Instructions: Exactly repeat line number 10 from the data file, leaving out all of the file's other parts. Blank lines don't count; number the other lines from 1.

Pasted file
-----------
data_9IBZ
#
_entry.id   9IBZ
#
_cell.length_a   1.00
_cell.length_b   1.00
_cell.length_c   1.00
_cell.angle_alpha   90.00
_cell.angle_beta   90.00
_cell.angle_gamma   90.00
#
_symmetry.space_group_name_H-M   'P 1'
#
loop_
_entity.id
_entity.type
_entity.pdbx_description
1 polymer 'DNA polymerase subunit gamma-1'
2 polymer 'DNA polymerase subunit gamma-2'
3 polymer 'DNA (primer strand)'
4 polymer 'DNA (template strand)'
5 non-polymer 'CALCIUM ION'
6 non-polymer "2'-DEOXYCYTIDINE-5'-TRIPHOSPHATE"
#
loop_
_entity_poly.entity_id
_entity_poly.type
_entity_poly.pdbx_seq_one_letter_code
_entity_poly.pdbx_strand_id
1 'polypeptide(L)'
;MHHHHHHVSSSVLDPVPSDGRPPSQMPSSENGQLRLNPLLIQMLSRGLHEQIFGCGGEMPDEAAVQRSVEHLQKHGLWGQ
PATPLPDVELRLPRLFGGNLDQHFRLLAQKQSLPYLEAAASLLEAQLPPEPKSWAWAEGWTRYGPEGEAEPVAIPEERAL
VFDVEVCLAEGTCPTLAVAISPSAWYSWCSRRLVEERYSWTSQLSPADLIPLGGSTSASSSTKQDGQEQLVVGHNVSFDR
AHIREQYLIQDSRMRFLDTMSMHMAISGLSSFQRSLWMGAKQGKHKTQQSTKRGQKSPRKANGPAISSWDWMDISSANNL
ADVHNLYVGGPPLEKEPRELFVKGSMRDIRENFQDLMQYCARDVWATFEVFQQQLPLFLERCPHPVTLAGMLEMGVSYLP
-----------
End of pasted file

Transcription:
_cell.angle_gamma   90.00